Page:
Dubai: Oman’s most ambitious development yet, the 64-hectare Mina Al Sultan Qaboos Waterfront, is not waiting for potential partners to come on board before launching the first phase. Its secure enough in the knowledge that they will … and soon enough.
At stake is 49 per cent in the operating company set up develop the first phase — “We want to make sure any partner coming in brings with them the track record and the international network to add true value,” said Salah Salim Al Ghazali, Chief Investment Officer at Omran, the Government owned master-developer. “It’s not about the cash to develop — banks are more than happy to participate in the project and that’s because of the location.
“On our own, we will have enough cash via asset sales to individual investors to support infrastructure development for the first phase — that’s why we can take our time finding a partner or partners.” (Omran — Oman Tourism Development Co — will hold 51 per cent. The first phase — there will be four overall — is to be completed by 2020.) In terms of scale and high-profile, the Waterfront does set a high marker for Oman’s real estate and touristic aspirations. At full development — over a 10- to 15-year time frame — it will transform Muscat’s old port area in Muttrah and create a “downtown hub”. (UK’s famed Foster and Partners is the architectural consultant.) “We decided to have the formal launch as soon as we received the title deed in the third quarter,” said Al Ghazali. “There will be some components in the first phase that will be done by third-party investors. There’s a lot of interest from private investors for these assets, which are available on 50-year leases and renewable for another 50.”
On why Omran was looking for equity partners in the operating company set up exclusively for the first-phase, the official said: “This way we are creating more value for the subsequent three phases and that works to the advantage of the investor who is coming into the first phase as well. We could have different partners for the additional phases.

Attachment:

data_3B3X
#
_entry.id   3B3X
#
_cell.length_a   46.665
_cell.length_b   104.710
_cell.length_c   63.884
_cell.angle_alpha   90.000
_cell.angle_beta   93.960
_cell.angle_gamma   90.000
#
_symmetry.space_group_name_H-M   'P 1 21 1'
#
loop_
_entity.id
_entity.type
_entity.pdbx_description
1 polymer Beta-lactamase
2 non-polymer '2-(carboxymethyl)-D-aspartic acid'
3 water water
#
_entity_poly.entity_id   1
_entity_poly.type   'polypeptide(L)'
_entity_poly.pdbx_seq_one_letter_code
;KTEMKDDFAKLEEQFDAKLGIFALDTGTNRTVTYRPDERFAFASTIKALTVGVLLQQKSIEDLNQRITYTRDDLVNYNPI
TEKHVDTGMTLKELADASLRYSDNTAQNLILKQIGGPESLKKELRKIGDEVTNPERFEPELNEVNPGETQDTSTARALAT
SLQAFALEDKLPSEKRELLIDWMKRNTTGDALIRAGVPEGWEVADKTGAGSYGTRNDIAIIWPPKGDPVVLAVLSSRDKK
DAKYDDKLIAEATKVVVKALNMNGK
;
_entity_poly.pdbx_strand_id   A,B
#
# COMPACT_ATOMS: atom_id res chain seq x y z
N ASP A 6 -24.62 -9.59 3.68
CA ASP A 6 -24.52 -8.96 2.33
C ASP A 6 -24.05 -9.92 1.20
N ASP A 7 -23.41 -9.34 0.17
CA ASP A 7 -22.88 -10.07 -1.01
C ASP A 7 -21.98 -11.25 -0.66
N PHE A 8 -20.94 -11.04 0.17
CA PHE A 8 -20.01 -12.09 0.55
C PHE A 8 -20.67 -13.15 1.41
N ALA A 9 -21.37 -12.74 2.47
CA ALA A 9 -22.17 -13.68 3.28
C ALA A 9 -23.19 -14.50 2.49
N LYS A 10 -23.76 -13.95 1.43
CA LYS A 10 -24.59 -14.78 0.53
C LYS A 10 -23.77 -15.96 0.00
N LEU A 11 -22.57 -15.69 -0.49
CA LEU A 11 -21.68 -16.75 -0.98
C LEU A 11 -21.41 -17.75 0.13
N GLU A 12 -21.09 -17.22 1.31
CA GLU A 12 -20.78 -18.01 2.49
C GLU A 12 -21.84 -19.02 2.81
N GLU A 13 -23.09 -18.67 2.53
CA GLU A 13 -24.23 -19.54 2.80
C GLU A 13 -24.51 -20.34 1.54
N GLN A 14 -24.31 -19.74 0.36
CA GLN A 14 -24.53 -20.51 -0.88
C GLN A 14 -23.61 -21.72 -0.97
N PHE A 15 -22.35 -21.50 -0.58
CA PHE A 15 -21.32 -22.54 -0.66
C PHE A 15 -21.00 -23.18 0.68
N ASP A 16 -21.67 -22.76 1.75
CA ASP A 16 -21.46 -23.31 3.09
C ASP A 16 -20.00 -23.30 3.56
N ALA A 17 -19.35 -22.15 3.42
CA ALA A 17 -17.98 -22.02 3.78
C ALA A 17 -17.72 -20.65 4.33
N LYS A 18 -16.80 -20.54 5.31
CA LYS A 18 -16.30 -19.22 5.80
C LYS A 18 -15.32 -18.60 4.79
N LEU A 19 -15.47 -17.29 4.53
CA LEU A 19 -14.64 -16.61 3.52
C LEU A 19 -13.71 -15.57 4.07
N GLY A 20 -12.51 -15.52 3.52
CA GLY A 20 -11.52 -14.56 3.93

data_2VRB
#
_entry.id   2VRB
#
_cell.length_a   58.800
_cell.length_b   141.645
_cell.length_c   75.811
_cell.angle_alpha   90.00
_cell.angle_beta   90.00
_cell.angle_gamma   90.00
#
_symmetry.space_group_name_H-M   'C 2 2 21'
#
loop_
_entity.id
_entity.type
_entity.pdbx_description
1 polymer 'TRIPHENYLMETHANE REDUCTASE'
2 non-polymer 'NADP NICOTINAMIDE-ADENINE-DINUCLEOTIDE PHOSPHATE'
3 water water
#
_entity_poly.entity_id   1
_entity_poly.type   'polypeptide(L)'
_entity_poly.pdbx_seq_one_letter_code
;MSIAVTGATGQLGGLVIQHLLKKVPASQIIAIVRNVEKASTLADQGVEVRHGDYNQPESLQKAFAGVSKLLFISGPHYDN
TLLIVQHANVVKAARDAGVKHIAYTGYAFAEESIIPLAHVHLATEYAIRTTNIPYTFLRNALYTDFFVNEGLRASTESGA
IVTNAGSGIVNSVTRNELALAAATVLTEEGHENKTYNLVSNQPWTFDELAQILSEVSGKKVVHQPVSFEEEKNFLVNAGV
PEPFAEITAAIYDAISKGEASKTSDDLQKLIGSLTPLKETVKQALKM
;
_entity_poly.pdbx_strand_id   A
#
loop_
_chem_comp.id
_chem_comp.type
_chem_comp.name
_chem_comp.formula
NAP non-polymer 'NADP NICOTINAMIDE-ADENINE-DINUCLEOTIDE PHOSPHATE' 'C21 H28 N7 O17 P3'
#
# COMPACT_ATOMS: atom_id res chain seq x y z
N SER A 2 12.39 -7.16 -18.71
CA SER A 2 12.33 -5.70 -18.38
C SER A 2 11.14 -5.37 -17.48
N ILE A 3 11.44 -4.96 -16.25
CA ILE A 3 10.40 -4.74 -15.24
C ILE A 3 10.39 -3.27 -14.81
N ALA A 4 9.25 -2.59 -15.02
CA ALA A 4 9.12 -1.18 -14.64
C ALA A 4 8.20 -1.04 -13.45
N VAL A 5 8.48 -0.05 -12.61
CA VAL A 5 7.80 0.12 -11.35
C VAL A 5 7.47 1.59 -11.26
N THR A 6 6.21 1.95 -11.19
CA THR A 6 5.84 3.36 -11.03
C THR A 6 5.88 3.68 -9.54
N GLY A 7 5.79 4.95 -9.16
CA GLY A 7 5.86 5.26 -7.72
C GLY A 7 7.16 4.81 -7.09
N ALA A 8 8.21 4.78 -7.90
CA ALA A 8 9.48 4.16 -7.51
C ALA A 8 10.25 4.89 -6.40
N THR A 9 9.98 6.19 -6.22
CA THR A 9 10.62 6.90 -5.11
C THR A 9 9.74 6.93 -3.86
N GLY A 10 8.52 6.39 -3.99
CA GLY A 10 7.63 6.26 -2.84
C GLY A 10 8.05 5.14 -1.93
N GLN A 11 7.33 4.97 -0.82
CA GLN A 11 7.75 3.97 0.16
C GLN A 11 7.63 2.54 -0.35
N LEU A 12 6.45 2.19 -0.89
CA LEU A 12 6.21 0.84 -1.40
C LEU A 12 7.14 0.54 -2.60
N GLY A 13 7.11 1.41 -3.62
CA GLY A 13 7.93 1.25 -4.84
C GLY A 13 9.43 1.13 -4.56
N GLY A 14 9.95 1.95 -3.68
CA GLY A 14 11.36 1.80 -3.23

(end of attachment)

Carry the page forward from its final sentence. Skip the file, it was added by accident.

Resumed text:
“I don’t see a situation where we deal with 20 investors sharing the 49 per cent equity … more likely two or three. Two would be a good number.”
On when a new partner or more could be sighted, Al Ghazali said: “This is a deal worth hundreds of millions … these can’t be closed in weeks or month or two. Hopefully, in the first quarter of 2017, we will be able to confirm an investor. There is no plan, however, for an initial public offering at this stage.
“We will take up the residential component at the appropriate time — that could be in 2018. But if market demand is there, we could even bring that forward — why not?
“As for the master plan, we are in the process of detailed designs. But there are provisions to add a hotel or two — we can certainly make those slight manoeuvres based on demand. These are dictated by demand and supply.”
As things stand now, the Waterfront will include business and residential zones, a destination mall, six hotels and docking facilities for cruise liners and yachts. The terminal will enable direct travel to Iran via a ferry service.
Factbox: A destination that melds Oman’s past and the future
* Phase one of the mixed-use waterfront destination is to be completed by 2020, and transform the current commercial Port Sultan Qaboos area into a tourism and lifestyle attraction spanning 64 hectares.
* One element will be the Souq Al Mina, which will be a base for more than 80 local small businesses and F&B offerings. The retail enclave — scheduled for completion in the second quarter of 2017 — will be situated alongside a still functioning harbour for cruise ships and yachts.
* The Al Inshirah ferry terminal will allow direct travel to Iran. It will include 100-key five-star hotel as well as 50 luxury penthouses and the Royal Oman Police Coast Guard Tower.
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